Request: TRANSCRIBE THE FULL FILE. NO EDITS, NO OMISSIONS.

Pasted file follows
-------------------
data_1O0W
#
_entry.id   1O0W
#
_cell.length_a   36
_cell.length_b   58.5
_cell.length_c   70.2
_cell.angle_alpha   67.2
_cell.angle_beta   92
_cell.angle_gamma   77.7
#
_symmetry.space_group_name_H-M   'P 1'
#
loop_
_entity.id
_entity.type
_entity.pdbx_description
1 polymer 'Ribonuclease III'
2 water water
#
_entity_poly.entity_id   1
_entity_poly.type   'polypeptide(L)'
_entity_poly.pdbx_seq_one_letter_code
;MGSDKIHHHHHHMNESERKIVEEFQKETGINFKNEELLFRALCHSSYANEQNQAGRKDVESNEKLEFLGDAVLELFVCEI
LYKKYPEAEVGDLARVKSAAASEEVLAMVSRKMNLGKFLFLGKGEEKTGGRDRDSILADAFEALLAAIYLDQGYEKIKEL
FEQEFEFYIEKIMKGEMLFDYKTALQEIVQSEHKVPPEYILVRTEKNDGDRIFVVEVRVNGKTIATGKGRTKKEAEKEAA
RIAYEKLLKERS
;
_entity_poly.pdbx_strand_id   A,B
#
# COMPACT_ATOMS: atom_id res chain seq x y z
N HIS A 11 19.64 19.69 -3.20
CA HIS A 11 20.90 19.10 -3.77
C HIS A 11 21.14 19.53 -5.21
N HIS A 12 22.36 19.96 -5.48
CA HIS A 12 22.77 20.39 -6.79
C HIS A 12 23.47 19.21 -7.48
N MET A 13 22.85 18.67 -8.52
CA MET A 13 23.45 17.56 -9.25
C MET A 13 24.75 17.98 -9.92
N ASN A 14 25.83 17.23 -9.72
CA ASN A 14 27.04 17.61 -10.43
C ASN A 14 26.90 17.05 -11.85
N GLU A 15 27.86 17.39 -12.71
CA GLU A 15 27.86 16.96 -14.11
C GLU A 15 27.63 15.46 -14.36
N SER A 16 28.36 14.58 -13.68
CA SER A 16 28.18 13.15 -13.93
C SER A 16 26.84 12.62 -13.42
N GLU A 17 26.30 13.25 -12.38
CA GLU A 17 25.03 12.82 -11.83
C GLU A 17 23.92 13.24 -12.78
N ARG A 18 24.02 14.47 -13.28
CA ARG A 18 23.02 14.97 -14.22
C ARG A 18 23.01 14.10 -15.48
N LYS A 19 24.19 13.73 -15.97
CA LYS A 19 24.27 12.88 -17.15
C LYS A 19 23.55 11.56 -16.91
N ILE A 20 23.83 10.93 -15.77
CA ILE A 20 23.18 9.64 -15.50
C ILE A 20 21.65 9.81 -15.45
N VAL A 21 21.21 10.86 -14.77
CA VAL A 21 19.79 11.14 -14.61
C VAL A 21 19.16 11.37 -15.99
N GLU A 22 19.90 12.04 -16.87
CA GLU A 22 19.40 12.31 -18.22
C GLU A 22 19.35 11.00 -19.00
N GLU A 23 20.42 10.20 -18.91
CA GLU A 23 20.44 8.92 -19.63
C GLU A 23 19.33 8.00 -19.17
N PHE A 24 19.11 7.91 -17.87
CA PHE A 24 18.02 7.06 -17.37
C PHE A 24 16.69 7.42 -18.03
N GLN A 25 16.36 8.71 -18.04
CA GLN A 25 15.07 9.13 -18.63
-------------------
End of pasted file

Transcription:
data_1O0W
#
_entry.id   1O0W
#
_cell.length_a   36
_cell.length_b   58.5
_cell.length_c   70.2
_cell.angle_alpha   67.2
_cell.angle_beta   92
_cell.angle_gamma   77.7
#
_symmetry.space_group_name_H-M   'P 1'
#
loop_
_entity.id
_entity.type
_entity.pdbx_description
1 polymer 'Ribonuclease III'
2 water water
#
_entity_poly.entity_id   1
_entity_poly.type   'polypeptide(L)'
_entity_poly.pdbx_seq_one_letter_code
;MGSDKIHHHHHHMNESERKIVEEFQKETGINFKNEELLFRALCHSSYANEQNQAGRKDVESNEKLEFLGDAVLELFVCEI
LYKKYPEAEVGDLARVKSAAASEEVLAMVSRKMNLGKFLFLGKGEEKTGGRDRDSILADAFEALLAAIYLDQGYEKIKEL
FEQEFEFYIEKIMKGEMLFDYKTALQEIVQSEHKVPPEYILVRTEKNDGDRIFVVEVRVNGKTIATGKGRTKKEAEKEAA
RIAYEKLLKERS
;
_entity_poly.pdbx_strand_id   A,B
#
# COMPACT_ATOMS: atom_id res chain seq x y z
N HIS A 11 19.64 19.69 -3.20
CA HIS A 11 20.90 19.10 -3.77
C HIS A 11 21.14 19.53 -5.21
N HIS A 12 22.36 19.96 -5.48
CA HIS A 12 22.77 20.39 -6.79
C HIS A 12 23.47 19.21 -7.48
N MET A 13 22.85 18.67 -8.52
CA MET A 13 23.45 17.56 -9.25
C MET A 13 24.75 17.98 -9.92
N ASN A 14 25.83 17.23 -9.72
CA ASN A 14 27.04 17.61 -10.43
C ASN A 14 26.90 17.05 -11.85
N GLU A 15 27.86 17.39 -12.71
CA GLU A 15 27.86 16.96 -14.11
C GLU A 15 27.63 15.46 -14.36
N SER A 16 28.36 14.58 -13.68
CA SER A 16 28.18 13.15 -13.93
C SER A 16 26.84 12.62 -13.42
N GLU A 17 26.30 13.25 -12.38
CA GLU A 17 25.03 12.82 -11.83
C GLU A 17 23.92 13.24 -12.78
N ARG A 18 24.02 14.47 -13.28
CA ARG A 18 23.02 14.97 -14.22
C ARG A 18 23.01 14.10 -15.48
N LYS A 19 24.19 13.73 -15.97
CA LYS A 19 24.27 12.88 -17.15
C LYS A 19 23.55 11.56 -16.91
N ILE A 20 23.83 10.93 -15.77
CA ILE A 20 23.18 9.64 -15.50
C ILE A 20 21.65 9.81 -15.45
N VAL A 21 21.21 10.86 -14.77
CA VAL A 21 19.79 11.14 -14.61
C VAL A 21 19.16 11.37 -15.99
N GLU A 22 19.90 12.04 -16.87
CA GLU A 22 19.40 12.31 -18.22
C GLU A 22 19.35 11.00 -19.00
N GLU A 23 20.42 10.20 -18.91
CA GLU A 23 20.44 8.92 -19.63
C GLU A 23 19.33 8.00 -19.17
N PHE A 24 19.11 7.91 -17.87
CA PHE A 24 18.02 7.06 -17.37
C PHE A 24 16.69 7.42 -18.03
N GLN A 25 16.36 8.71 -18.04
CA GLN A 25 15.07 9.13 -18.63